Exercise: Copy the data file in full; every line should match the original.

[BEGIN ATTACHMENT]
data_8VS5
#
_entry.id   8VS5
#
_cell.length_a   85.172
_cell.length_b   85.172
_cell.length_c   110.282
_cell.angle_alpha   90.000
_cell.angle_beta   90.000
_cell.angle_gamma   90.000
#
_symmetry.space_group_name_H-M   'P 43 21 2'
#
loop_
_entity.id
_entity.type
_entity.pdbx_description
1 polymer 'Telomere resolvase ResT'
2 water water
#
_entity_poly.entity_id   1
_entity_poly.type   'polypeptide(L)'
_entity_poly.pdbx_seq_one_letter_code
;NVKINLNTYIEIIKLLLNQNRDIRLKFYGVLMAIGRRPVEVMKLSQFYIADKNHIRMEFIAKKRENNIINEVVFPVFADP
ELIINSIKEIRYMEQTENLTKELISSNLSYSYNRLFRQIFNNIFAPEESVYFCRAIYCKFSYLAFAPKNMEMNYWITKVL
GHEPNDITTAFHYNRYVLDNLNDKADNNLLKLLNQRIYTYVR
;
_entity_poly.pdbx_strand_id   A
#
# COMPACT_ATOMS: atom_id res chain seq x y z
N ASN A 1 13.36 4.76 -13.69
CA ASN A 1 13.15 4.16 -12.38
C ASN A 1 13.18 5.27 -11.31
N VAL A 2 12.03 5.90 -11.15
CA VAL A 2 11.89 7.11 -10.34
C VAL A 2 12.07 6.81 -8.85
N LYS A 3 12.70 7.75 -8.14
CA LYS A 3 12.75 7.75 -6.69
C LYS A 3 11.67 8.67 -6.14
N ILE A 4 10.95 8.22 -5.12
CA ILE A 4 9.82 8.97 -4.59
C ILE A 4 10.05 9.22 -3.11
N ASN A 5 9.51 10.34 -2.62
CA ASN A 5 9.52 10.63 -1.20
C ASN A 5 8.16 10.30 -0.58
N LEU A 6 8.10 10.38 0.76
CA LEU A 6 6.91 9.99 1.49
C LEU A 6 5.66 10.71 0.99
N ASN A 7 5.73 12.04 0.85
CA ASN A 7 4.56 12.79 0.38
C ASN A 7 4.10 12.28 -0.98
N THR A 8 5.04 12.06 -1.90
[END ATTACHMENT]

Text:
data_8VS5
#
_entry.id   8VS5
#
_cell.length_a   85.172
_cell.length_b   85.172
_cell.length_c   110.282
_cell.angle_alpha   90.000
_cell.angle_beta   90.000
_cell.angle_gamma   90.000
#
_symmetry.space_group_name_H-M   'P 43 21 2'
#
loop_
_entity.id
_entity.type
_entity.pdbx_description
1 polymer 'Telomere resolvase ResT'
2 water water
#
_entity_poly.entity_id   1
_entity_poly.type   'polypeptide(L)'
_entity_poly.pdbx_seq_one_letter_code
;NVKINLNTYIEIIKLLLNQNRDIRLKFYGVLMAIGRRPVEVMKLSQFYIADKNHIRMEFIAKKRENNIINEVVFPVFADP
ELIINSIKEIRYMEQTENLTKELISSNLSYSYNRLFRQIFNNIFAPEESVYFCRAIYCKFSYLAFAPKNMEMNYWITKVL
GHEPNDITTAFHYNRYVLDNLNDKADNNLLKLLNQRIYTYVR
;
_entity_poly.pdbx_strand_id   A
#
# COMPACT_ATOMS: atom_id res chain seq x y z
N ASN A 1 13.36 4.76 -13.69
CA ASN A 1 13.15 4.16 -12.38
C ASN A 1 13.18 5.27 -11.31
N VAL A 2 12.03 5.90 -11.15
CA VAL A 2 11.89 7.11 -10.34
C VAL A 2 12.07 6.81 -8.85
N LYS A 3 12.70 7.75 -8.14
CA LYS A 3 12.75 7.75 -6.69
C LYS A 3 11.67 8.67 -6.14
N ILE A 4 10.95 8.22 -5.12
CA ILE A 4 9.82 8.97 -4.59
C ILE A 4 10.05 9.22 -3.11
N ASN A 5 9.51 10.34 -2.62
CA ASN A 5 9.52 10.63 -1.20
C ASN A 5 8.16 10.30 -0.58
N LEU A 6 8.10 10.38 0.76
CA LEU A 6 6.91 9.99 1.49
C LEU A 6 5.66 10.71 0.99
N ASN A 7 5.73 12.04 0.85
CA ASN A 7 4.56 12.79 0.38
C ASN A 7 4.10 12.28 -0.98
N THR A 8 5.04 12.06 -1.90